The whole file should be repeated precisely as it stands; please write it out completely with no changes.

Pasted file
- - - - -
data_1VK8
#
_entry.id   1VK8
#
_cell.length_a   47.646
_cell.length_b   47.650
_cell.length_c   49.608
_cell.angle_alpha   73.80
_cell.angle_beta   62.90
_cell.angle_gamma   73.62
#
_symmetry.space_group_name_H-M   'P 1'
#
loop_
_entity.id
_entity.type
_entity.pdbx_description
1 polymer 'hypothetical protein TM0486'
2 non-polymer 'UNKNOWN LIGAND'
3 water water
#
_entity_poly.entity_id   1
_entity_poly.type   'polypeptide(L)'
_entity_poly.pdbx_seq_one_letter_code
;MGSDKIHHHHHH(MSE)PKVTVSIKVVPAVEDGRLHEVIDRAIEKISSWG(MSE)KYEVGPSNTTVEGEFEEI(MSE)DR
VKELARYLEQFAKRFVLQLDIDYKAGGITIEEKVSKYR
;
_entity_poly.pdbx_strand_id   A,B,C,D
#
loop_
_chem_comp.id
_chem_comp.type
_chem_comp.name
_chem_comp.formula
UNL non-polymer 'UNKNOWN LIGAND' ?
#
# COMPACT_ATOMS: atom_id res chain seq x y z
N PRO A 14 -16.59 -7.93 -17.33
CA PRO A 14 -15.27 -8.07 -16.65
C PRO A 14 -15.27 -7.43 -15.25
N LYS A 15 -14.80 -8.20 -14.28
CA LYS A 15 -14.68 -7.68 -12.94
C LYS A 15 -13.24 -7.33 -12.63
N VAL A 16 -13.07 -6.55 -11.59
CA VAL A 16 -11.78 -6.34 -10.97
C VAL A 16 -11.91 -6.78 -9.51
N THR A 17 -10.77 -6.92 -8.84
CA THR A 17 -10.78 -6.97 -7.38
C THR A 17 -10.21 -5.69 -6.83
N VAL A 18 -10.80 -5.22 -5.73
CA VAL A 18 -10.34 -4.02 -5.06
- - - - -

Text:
data_1VK8
#
_entry.id   1VK8
#
_cell.length_a   47.646
_cell.length_b   47.650
_cell.length_c   49.608
_cell.angle_alpha   73.80
_cell.angle_beta   62.90
_cell.angle_gamma   73.62
#
_symmetry.space_group_name_H-M   'P 1'
#
loop_
_entity.id
_entity.type
_entity.pdbx_description
1 polymer 'hypothetical protein TM0486'
2 non-polymer 'UNKNOWN LIGAND'
3 water water
#
_entity_poly.entity_id   1
_entity_poly.type   'polypeptide(L)'
_entity_poly.pdbx_seq_one_letter_code
;MGSDKIHHHHHH(MSE)PKVTVSIKVVPAVEDGRLHEVIDRAIEKISSWG(MSE)KYEVGPSNTTVEGEFEEI(MSE)DR
VKELARYLEQFAKRFVLQLDIDYKAGGITIEEKVSKYR
;
_entity_poly.pdbx_strand_id   A,B,C,D
#
loop_
_chem_comp.id
_chem_comp.type
_chem_comp.name
_chem_comp.formula
UNL non-polymer 'UNKNOWN LIGAND' ?
#
# COMPACT_ATOMS: atom_id res chain seq x y z
N PRO A 14 -16.59 -7.93 -17.33
CA PRO A 14 -15.27 -8.07 -16.65
C PRO A 14 -15.27 -7.43 -15.25
N LYS A 15 -14.80 -8.20 -14.28
CA LYS A 15 -14.68 -7.68 -12.94
C LYS A 15 -13.24 -7.33 -12.63
N VAL A 16 -13.07 -6.55 -11.59
CA VAL A 16 -11.78 -6.34 -10.97
C VAL A 16 -11.91 -6.78 -9.51
N THR A 17 -10.77 -6.92 -8.84
CA THR A 17 -10.78 -6.97 -7.38
C THR A 17 -10.21 -5.69 -6.83
N VAL A 18 -10.80 -5.22 -5.73
CA VAL A 18 -10.34 -4.02 -5.06